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Grizzlies euthanized after attack on llamas, wallaroos near Whitefish

Daily Inter Lake | June 1, 2021 2:05 PM

Montana wildlife officials have euthanized two grizzly bears — an adult female and her cub — believed to have attacked numerous chickens and livestock animals near Whitefish.

The most recent incident occurred last week, when the bears broke into an enclosure in the Haskill Basin area north of Whitefish, killing a llama and unleashing six wallaroos.

Montana Fish, Wildlife and Parks said the mother bear was captured Monday and the yearling was captured Tuesday in the Haskill Basin area.

"The decision was made to kill both bears due to their history of livestock depredations and in consultation with the U.S. Fish and Wildlife Service," the department said in a news release.

Last Thursday night, the bears reportedly pushed through a gate to enter an enclosure on private property off Northwoods Drive. One of multiple llamas held in the pen was killed, while six wallaroos escaped during the attack.

Five of the wallaroos were quickly recaptured, and wildlife officials attempted to help the property owner find the last one. Dillon Tabish, a spokesman for Montana Fish, Wildlife and Parks, said Tuesday he believed the animal was still at large.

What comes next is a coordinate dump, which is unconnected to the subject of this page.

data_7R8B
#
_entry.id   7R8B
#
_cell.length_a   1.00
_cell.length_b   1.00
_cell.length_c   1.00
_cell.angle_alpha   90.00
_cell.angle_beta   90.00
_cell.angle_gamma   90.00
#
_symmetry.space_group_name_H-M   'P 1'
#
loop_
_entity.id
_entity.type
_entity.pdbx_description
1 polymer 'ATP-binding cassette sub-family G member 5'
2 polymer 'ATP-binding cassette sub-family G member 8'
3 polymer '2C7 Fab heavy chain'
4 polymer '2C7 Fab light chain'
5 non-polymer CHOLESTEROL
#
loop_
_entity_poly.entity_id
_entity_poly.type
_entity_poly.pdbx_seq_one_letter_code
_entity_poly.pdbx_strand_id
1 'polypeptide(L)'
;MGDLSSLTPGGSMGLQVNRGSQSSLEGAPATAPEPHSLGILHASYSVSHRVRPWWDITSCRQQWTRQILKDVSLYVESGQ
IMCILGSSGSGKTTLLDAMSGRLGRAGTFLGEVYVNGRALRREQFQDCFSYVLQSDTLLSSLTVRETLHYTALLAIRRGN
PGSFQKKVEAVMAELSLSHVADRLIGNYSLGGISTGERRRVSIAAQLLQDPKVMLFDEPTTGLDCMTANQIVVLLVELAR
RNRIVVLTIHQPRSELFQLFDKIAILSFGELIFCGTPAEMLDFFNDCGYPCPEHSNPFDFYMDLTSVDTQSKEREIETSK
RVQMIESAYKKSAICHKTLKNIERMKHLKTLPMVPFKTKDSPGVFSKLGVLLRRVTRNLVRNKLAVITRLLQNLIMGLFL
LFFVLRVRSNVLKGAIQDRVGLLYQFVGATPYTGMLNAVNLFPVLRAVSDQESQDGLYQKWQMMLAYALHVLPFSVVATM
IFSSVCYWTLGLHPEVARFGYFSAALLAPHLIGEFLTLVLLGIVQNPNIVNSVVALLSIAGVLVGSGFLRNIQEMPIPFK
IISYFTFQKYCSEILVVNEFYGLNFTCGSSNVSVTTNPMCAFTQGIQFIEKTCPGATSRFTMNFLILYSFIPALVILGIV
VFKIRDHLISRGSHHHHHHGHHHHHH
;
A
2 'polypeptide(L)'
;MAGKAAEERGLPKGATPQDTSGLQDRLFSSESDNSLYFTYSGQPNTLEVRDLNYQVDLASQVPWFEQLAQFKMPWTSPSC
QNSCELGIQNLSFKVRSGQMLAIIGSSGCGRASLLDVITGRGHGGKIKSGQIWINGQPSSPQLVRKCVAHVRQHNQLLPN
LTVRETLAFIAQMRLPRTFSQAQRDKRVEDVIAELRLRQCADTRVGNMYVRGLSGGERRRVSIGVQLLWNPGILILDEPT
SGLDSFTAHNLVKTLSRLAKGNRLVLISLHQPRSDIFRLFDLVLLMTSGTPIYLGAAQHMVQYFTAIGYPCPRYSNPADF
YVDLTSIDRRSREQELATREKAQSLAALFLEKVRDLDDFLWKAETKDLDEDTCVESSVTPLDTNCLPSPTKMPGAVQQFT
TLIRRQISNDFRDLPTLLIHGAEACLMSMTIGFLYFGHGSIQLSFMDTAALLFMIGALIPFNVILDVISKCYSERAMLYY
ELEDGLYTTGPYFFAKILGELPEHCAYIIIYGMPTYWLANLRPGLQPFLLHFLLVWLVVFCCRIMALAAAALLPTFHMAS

NBC Montana last week shared a video taken by a neighbor showing one wallaroo — a marsupial native to Australia that's typically bigger than a wallaby but smaller than a kangaroo — hopping along a road in the Haskill Basin area.

The mother bear previously was captured and fitted with a GPS radio collar, but the collar malfunctioned and came off in summer 2019, officials said. Data collected from the collar identified the bear at several sites where sheep and chickens were killed around Whitefish. Attempts to recapture the bear last year were unsuccessful.

Early this spring, Montana Fish, Wildlife and Parks received reports of sheep killed off East Edgewood Drive near Whitefish. Staff from the U.S. Department of Agriculture's Wildlife Services set a trap in the area to capture the bear but were unsuccessful.

Cameras set up at the site recently identified the mother and her yearling. Several days later, the bears killed goats on private property in the Haskill Basin. The agency also received multiple reports of chickens being killed on private property in the area.

Grizzly bears are protected as a threatened species under federal law and may not be hunted for sport. But as their populations have rebounded in Montana, grizzlies have run into frequent conflicts with humans and can be killed by government wildlife agents following livestock attacks.

Assistant editor Chad Sokol may be reached at 406-758-4439 or The Associated Press contributed to this report.